FAA Flight Standards District Office: FAA Van Nuys FSDO-01
NTSB Identification: WPR16LA108
14 CFR Part 91: General Aviation
Accident occurred Friday, May 13, 2016 in California City, CA
Aircraft: CESSNA 180, registration: N9370C
Injuries: 2 Minor.
This is preliminary information, subject to change, and may contain errors. Any errors in this report will be corrected when the final report has been completed. NTSB investigators may not have traveled in support of this investigation and used data provided by various sources to prepare this aircraft accident report.
On May 13, 2016, about 1315 Pacific daylight time, a Cessna 180, N9370C, was substantially damaged when it nosed over onto its back following a landing at California City airport (L71), California City, California. The private pilot and his passenger received minor injuries. The personal flight was conducted under the provisions of Title 14 Code of Federal Regulations Part 91. Visual meteorological conditions prevailed.
According to the pilot/owner, the airplane had just been returned to service (from an annual inspection) the day prior to the accident. That annual inspection included the replacement of both brake rotors, and the replacement of the left brake pads. Subsequent to the return to service, the pilot conducted one uneventful flight in the airplane. The following day, the pilot and his passenger flew from Shafter Minter field (MIT), Shafter California, to L71, in order to have another maintenance facility provide a cost estimate for some cosmetic work. The flight was uneventful until the landing on runway 24. The airplane touched down in the three-point attitude, but bounced once, and then touched down again. Immediately after touchdown, the airplane began veering to the left, but the pilot was unable to correct the veer, despite control inputs and right brake application. When the airplane had slowed to a speed between 15 and 10 mph, it exited the north edge of the paved runway surface, and nosed over onto its back.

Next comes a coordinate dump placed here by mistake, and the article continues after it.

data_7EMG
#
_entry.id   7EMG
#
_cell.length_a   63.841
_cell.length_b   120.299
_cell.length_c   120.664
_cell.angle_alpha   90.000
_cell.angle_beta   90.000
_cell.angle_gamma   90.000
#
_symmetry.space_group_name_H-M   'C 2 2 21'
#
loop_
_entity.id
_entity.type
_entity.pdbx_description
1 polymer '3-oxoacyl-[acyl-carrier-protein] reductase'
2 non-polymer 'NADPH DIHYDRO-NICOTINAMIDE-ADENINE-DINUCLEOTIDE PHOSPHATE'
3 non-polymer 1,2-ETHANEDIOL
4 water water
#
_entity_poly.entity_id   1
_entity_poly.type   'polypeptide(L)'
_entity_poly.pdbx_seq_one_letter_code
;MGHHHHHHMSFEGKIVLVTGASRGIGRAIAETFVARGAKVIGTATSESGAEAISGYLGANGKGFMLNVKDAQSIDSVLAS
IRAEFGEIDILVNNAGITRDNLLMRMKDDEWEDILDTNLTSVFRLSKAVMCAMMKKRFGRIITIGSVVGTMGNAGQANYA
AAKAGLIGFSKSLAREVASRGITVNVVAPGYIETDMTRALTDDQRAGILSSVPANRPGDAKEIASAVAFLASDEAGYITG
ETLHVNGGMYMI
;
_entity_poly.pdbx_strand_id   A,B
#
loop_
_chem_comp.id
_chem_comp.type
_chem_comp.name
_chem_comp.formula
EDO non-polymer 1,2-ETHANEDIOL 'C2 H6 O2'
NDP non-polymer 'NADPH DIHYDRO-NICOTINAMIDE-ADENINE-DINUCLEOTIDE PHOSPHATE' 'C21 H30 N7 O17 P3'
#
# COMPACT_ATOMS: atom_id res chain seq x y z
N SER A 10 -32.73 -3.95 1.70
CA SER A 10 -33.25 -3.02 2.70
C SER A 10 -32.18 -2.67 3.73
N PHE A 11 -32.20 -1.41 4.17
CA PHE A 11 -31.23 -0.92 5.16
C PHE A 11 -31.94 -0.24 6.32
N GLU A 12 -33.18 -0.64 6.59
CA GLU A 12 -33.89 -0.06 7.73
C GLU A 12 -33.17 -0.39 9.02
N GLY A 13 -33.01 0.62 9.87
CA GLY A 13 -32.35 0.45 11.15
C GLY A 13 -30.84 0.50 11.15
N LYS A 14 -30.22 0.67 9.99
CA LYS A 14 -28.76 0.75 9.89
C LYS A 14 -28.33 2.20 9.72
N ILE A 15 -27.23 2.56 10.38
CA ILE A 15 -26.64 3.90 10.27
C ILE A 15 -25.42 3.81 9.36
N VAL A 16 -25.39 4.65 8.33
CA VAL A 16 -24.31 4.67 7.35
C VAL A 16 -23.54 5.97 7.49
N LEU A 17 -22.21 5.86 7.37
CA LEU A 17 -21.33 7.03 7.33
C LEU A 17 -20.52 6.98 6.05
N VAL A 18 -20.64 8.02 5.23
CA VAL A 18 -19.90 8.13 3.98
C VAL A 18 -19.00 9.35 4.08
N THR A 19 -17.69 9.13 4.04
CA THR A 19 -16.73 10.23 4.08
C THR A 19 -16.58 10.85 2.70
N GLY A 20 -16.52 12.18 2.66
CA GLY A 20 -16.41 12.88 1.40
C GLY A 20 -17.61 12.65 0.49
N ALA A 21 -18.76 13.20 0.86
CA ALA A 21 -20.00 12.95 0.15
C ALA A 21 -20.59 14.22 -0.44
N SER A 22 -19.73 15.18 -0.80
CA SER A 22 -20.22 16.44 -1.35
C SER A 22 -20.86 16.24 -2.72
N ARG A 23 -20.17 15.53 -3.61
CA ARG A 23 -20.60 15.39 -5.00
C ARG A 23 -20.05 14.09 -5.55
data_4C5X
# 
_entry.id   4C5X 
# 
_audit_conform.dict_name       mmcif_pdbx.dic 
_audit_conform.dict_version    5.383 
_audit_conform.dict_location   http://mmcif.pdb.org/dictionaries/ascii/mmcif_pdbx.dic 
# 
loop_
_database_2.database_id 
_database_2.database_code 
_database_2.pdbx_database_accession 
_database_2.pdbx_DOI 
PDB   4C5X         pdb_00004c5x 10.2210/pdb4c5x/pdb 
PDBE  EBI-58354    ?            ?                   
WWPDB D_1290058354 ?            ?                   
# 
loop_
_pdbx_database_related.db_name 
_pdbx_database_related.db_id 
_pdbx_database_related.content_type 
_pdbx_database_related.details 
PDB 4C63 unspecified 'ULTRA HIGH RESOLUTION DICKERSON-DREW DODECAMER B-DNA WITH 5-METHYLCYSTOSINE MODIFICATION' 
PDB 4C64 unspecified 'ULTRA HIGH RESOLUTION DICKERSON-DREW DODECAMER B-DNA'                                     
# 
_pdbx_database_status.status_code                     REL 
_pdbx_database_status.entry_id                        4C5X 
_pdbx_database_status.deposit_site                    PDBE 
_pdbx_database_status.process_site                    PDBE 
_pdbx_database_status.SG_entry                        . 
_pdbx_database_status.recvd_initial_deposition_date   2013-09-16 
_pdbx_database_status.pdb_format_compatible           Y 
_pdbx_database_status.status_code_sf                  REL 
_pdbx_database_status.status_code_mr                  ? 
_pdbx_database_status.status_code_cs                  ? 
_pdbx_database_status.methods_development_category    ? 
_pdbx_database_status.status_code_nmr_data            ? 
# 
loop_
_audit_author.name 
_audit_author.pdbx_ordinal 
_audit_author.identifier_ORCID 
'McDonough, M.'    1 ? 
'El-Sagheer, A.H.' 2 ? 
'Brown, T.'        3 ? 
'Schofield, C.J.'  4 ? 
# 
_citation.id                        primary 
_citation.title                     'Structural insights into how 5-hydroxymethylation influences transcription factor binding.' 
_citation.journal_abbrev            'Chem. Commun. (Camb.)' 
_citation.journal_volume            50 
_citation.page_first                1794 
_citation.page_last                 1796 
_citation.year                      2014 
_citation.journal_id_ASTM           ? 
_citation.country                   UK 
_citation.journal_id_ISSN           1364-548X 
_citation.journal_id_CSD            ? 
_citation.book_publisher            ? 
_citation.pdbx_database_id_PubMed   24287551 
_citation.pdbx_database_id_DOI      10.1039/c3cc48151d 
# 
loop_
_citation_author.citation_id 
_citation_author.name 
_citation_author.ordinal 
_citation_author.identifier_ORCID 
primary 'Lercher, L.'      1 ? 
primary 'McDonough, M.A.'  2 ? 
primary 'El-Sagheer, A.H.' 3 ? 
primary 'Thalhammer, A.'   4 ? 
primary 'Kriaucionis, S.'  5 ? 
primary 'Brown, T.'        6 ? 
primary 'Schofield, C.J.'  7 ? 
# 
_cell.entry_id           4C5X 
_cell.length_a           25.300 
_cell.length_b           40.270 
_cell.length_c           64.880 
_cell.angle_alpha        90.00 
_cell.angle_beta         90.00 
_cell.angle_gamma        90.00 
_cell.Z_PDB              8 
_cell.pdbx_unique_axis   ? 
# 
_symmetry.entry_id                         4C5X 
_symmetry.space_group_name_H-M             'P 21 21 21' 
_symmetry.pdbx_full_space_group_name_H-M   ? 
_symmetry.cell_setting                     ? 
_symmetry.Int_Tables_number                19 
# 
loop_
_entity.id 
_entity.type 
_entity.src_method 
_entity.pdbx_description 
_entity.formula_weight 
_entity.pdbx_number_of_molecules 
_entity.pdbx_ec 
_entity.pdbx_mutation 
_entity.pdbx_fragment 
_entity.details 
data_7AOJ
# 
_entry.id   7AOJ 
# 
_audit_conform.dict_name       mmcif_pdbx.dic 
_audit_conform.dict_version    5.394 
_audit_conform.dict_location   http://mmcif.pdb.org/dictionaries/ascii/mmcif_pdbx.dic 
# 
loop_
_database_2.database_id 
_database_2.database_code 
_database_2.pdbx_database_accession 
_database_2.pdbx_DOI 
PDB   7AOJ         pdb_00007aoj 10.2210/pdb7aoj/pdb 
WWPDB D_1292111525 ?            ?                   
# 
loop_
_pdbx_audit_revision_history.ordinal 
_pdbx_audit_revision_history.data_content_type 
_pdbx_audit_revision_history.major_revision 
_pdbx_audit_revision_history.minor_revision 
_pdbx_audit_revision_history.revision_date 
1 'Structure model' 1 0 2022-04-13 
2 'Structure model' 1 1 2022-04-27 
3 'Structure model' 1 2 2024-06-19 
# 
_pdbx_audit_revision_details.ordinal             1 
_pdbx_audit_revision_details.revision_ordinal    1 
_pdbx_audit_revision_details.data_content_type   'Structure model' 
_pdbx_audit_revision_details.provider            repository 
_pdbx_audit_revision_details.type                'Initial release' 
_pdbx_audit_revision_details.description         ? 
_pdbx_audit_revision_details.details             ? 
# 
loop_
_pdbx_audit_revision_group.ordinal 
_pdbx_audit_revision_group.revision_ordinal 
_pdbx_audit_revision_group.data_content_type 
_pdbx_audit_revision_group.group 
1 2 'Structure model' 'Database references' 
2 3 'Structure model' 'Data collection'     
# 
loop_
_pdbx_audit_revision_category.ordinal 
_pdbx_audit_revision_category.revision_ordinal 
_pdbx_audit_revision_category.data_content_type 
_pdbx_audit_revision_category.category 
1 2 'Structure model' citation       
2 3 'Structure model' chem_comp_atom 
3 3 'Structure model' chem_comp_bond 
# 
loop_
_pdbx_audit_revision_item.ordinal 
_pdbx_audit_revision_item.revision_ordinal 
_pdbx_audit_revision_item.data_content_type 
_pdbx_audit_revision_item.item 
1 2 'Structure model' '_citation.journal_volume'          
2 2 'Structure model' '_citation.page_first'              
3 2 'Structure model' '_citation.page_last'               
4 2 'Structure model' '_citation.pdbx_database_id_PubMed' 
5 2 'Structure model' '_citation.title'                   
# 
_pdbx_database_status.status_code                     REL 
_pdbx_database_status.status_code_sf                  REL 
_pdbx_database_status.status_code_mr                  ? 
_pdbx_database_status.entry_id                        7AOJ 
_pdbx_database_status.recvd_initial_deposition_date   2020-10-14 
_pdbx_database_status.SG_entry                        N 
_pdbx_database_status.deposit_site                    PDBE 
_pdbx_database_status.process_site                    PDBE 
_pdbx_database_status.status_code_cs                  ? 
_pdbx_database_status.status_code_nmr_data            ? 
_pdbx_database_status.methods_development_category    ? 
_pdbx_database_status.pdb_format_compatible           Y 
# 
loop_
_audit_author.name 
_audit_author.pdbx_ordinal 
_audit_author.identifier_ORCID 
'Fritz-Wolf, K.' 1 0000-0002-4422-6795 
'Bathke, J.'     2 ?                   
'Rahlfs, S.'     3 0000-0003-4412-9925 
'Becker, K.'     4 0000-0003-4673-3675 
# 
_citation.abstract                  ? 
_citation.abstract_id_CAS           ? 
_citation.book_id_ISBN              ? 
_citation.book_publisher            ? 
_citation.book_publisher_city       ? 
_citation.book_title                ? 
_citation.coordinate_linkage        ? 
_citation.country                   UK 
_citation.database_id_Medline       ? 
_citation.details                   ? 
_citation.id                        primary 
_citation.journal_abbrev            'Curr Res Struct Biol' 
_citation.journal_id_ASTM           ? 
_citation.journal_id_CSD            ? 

Personnel from two separate airport maintenance facilities were summoned to right the airplane, and clear it from the runway environment. The individual who was to provide the cosmetic cost reported that prior to righting the airplane, he manually rotated both main wheels; they rotated freely, and offered only normal resistance. The airplane was then righted, and towed backwards on its main gear to his facility. On scene documentation indicated the presence of a skidmark that terminated at the edge of the pavement, and aligned with the left main gear. The skidmark was estimated to be about 300 feet long.
The pilot held a private pilot certificate with an instrument rating. He reported that he had about 1,430 total hours of flight experience, including over 1,000 hours in taildragger airplanes, and 105 hours in the accident airplane make and model. His most recent flight review was completed in April 2015, and his most recent FAA third class medical certificate was also issued in April 2015.
Federal Aviation Administration (FAA) information indicated that the airplane was manufactured in 1955, and was equipped with a Continental O-470 series engine. According to the pilot, the airplane and engine had a total time in service of about 2,271 hours.
The 1320 automated weather observation at Mohave Air and Space Port (MHV), Mohave, California, located about 9 miles southwest of L71, included winds from 200 degrees at 15 knots, visibility 10 miles, clear skies, temperature 32 degrees C, dew point minus 4 degrees C, and an altimeter setting of 30.00 inches of mercury.
The plane is reported to be a single-engine prop plane.
Cal City Fire is also reporting that there are two patients with minor injuries.
Original article can be found here: http://www.turnto23.com